Almost climbing Mt Barney

Easter had come and gone but a searing afternoon sun refused to concede to autumn at the Mt Alford farm. It was hot. My listless family abandoned any thoughts of tree planting and instead made a picnic lunch, turning leftovers into sandwiches and fishing floating soft drinks from eskies, before climbing into an air-conditioned car to explore the district.

The scenic rim region south of Brisbane and west of the Gold Coast takes its name from the jagged, blue peaks of the the Great Dividing Range, the Border Range and Tamborine Mountain.

Watching storms form and swirl around these hills is a highlight of any visit.

And of all the peaks it’s Mt Barney which casts the most enigmatic shadow. Wedged like an axe-head into the earth, it taunts climbers with promises of glorious views.

Mt Barney

Mount Barney viewed from the farm

It seemed the perfect destination for a picnic and an amble.

We chose the east side of the mountain, an easy drive along the Boonah-Rathdowney Rd through hills decorated with rusting sheds and quirky mailboxes.

The route took us past Coochin homestead, once the beating heart of a 12,000 acre cattle property and host to 1930s British and Hollywood royalty; and Lake Maroon, where speedboats and school camps come to soak up the serenity.

We followed the right-turn sign and slowed to a crawl, sharing a one-lane road with cows and dozens of backpacking children, eventually reaching a shady carpark and a dead end.

A toilet block, a solitary picnic table and single, smoking barbeque screamed lunchtime.

So we tumbled from the car, braving the heat to devour a lunchbox full of sandwiches: chicken, lettuce and avocado; lamb, cheese, tomato and sweet pickles. We washed these down with ginger beer and cold water, followed by fresh strawberries and Easter eggs – more fuel for our mountain climb.

Sadly the most we could muster after this feast was a yawn and a languid stroll around base camp.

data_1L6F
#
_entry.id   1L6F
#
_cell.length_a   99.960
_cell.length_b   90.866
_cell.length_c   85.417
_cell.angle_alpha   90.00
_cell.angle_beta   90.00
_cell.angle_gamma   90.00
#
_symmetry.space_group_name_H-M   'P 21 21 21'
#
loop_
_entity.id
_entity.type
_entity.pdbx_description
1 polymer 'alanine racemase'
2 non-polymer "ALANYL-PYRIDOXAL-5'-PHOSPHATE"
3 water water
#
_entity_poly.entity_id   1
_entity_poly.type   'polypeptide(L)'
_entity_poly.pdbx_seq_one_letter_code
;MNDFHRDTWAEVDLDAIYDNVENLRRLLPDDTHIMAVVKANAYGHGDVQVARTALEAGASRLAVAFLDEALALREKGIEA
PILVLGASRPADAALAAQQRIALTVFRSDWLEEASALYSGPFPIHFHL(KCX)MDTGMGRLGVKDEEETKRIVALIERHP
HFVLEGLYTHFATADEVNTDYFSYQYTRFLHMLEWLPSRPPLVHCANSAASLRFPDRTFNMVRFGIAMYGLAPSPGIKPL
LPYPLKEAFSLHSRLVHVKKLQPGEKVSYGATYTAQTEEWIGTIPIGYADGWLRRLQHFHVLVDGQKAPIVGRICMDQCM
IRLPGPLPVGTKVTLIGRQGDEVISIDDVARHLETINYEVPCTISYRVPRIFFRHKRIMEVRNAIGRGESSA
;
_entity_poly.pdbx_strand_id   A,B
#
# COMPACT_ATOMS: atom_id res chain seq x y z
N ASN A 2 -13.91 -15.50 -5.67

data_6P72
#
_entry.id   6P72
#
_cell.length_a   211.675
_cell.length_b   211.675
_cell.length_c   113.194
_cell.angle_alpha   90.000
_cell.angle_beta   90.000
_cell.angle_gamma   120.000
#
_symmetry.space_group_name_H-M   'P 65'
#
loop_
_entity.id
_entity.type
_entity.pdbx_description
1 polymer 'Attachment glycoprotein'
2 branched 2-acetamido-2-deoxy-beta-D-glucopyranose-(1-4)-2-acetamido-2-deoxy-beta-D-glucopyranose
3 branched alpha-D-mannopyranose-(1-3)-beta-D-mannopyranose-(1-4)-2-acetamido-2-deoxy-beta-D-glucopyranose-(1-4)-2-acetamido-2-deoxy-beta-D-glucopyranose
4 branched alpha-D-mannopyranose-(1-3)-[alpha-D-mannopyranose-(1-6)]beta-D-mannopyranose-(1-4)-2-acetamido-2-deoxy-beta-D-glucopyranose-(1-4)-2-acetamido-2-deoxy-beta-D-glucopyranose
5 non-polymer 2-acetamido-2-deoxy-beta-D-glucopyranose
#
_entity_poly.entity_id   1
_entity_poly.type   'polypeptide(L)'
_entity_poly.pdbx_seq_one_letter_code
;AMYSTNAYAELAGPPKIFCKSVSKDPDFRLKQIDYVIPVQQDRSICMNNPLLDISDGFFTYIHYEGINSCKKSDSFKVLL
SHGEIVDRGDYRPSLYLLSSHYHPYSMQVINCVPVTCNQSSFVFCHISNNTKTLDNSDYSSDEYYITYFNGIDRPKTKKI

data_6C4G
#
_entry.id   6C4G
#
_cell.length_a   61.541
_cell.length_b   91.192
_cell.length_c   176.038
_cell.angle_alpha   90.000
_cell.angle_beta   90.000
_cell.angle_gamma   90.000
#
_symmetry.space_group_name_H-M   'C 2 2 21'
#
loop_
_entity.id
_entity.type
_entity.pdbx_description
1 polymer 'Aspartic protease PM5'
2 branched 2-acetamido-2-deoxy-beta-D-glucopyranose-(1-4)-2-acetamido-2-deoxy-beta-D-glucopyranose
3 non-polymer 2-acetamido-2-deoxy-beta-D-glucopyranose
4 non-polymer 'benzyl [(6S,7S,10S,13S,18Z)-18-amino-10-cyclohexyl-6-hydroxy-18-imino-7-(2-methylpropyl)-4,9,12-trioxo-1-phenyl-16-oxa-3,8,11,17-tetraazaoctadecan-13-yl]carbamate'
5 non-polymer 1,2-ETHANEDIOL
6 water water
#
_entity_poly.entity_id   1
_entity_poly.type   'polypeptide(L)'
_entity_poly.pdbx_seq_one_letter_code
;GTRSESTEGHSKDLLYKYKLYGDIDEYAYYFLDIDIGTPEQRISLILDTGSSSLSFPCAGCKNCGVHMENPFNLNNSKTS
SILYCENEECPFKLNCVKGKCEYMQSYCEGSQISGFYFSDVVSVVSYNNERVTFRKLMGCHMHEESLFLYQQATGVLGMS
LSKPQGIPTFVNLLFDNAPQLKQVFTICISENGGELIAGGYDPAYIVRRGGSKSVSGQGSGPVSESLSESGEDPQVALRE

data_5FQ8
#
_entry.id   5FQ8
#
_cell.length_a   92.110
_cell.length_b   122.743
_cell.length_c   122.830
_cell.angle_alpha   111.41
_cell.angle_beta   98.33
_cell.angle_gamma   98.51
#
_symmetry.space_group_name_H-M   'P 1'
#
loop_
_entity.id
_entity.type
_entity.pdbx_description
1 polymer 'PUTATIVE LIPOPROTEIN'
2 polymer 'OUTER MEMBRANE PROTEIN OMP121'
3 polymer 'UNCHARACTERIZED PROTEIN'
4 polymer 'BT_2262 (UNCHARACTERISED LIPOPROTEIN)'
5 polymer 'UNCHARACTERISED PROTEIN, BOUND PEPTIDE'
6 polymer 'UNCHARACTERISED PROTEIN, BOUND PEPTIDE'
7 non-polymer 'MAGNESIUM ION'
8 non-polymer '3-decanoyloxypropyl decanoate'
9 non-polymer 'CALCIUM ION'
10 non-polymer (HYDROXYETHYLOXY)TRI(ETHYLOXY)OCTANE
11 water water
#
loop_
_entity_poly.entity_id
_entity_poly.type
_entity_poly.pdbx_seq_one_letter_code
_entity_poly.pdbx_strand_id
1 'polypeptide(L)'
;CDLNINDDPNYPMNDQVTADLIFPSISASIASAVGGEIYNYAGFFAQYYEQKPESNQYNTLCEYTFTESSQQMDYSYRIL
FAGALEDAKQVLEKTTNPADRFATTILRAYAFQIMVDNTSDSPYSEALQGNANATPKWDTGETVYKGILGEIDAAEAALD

A string of warning signs posted by the Queensland Parks and Wildlife Service crushed any remaining enthusiasm.

Sign

Warning sign

We learned the climb to Mt Barney summit, the second-highest peak in South East Queensland, takes a minimum of eight hours and is for experienced walkers only.

There are other, shorter walks and maybe one day when it’s not so hot and we’re not full of chicken sandwiches we’ll tackle one.

When we do, we’ll be sure to wash our shoes first.

Shoe cleaner

Pathogen hygiene station. Walkers are asked to clean their boots to prevent the spread of disease-causing organisms.

Instead of climbing mountains we climbed back into the car and continued on to Rathdowney for an ice cream. (Yes, more food.)

We spied a pub, a primary school and a servo in Rathdowney, a sleepy town dominated by an immaculate lawn bowling green.

At the general store we stepped over a pile of locally-grown pumpkins to pay for our Golden Gaytimes.

Although tempted to learn more about the town’s history at the Rathdowney Information Centre and Historical Museum, we’d finally run out of energy. All that eating and sitting in a car had taken its toll.

While we ate too much and moved too little on this afternoon tour of the region, we came away with a definite plan to hike that bad boy Barney one day.

And I was particularly inspired by what might be the ultimate mixed business, a Rathdowney retailer offering coffee, small-goods and accommodation. It might be a good place to eat before my next mountain-climbing adventure.

Rathdowney

Butch’s Cafe Rathdowney

copywriting me

Angela Bensted is Brisbane-based freelance writer who likes to listen first and struggle with syntax later. She pitches stories to magazines, sometimes successfully, and helps businesses produce compelling copy for print and online.

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